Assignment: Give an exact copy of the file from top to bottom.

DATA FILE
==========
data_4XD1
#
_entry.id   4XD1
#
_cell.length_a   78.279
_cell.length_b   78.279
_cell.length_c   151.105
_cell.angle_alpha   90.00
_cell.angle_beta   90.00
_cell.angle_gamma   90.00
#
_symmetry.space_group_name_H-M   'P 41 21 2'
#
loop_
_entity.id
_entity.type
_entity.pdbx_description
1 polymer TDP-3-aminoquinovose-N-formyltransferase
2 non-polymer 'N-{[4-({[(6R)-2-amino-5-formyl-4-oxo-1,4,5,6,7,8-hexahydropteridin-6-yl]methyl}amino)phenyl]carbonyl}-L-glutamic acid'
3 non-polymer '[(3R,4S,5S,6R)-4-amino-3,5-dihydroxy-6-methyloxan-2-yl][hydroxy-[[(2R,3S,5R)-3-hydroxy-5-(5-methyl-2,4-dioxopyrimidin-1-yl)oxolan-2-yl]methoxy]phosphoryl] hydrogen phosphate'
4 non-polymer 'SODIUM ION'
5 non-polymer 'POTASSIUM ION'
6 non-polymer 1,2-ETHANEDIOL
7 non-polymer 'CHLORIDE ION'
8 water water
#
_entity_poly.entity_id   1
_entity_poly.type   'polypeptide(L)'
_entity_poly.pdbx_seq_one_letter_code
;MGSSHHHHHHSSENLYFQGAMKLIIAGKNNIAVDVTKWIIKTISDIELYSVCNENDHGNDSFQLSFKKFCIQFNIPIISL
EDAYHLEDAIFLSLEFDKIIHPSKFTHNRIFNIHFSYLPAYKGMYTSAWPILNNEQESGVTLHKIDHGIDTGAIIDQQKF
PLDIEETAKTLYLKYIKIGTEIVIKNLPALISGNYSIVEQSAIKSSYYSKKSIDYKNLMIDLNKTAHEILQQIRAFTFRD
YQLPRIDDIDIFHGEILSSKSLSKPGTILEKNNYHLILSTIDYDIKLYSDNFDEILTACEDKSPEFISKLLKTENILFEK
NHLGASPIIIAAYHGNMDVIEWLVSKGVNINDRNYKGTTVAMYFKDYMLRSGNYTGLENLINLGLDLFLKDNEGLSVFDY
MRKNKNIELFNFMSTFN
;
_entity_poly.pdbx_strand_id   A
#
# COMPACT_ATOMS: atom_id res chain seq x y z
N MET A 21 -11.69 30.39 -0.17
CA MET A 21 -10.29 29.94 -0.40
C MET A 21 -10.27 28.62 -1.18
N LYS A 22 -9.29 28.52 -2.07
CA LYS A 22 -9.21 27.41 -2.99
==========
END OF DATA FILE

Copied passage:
data_4XD1
#
_entry.id   4XD1
#
_cell.length_a   78.279
_cell.length_b   78.279
_cell.length_c   151.105
_cell.angle_alpha   90.00
_cell.angle_beta   90.00
_cell.angle_gamma   90.00
#
_symmetry.space_group_name_H-M   'P 41 21 2'
#
loop_
_entity.id
_entity.type
_entity.pdbx_description
1 polymer TDP-3-aminoquinovose-N-formyltransferase
2 non-polymer 'N-{[4-({[(6R)-2-amino-5-formyl-4-oxo-1,4,5,6,7,8-hexahydropteridin-6-yl]methyl}amino)phenyl]carbonyl}-L-glutamic acid'
3 non-polymer '[(3R,4S,5S,6R)-4-amino-3,5-dihydroxy-6-methyloxan-2-yl][hydroxy-[[(2R,3S,5R)-3-hydroxy-5-(5-methyl-2,4-dioxopyrimidin-1-yl)oxolan-2-yl]methoxy]phosphoryl] hydrogen phosphate'
4 non-polymer 'SODIUM ION'
5 non-polymer 'POTASSIUM ION'
6 non-polymer 1,2-ETHANEDIOL
7 non-polymer 'CHLORIDE ION'
8 water water
#
_entity_poly.entity_id   1
_entity_poly.type   'polypeptide(L)'
_entity_poly.pdbx_seq_one_letter_code
;MGSSHHHHHHSSENLYFQGAMKLIIAGKNNIAVDVTKWIIKTISDIELYSVCNENDHGNDSFQLSFKKFCIQFNIPIISL
EDAYHLEDAIFLSLEFDKIIHPSKFTHNRIFNIHFSYLPAYKGMYTSAWPILNNEQESGVTLHKIDHGIDTGAIIDQQKF
PLDIEETAKTLYLKYIKIGTEIVIKNLPALISGNYSIVEQSAIKSSYYSKKSIDYKNLMIDLNKTAHEILQQIRAFTFRD
YQLPRIDDIDIFHGEILSSKSLSKPGTILEKNNYHLILSTIDYDIKLYSDNFDEILTACEDKSPEFISKLLKTENILFEK
NHLGASPIIIAAYHGNMDVIEWLVSKGVNINDRNYKGTTVAMYFKDYMLRSGNYTGLENLINLGLDLFLKDNEGLSVFDY
MRKNKNIELFNFMSTFN
;
_entity_poly.pdbx_strand_id   A
#
# COMPACT_ATOMS: atom_id res chain seq x y z
N MET A 21 -11.69 30.39 -0.17
CA MET A 21 -10.29 29.94 -0.40
C MET A 21 -10.27 28.62 -1.18
N LYS A 22 -9.29 28.52 -2.07
CA LYS A 22 -9.21 27.41 -2.99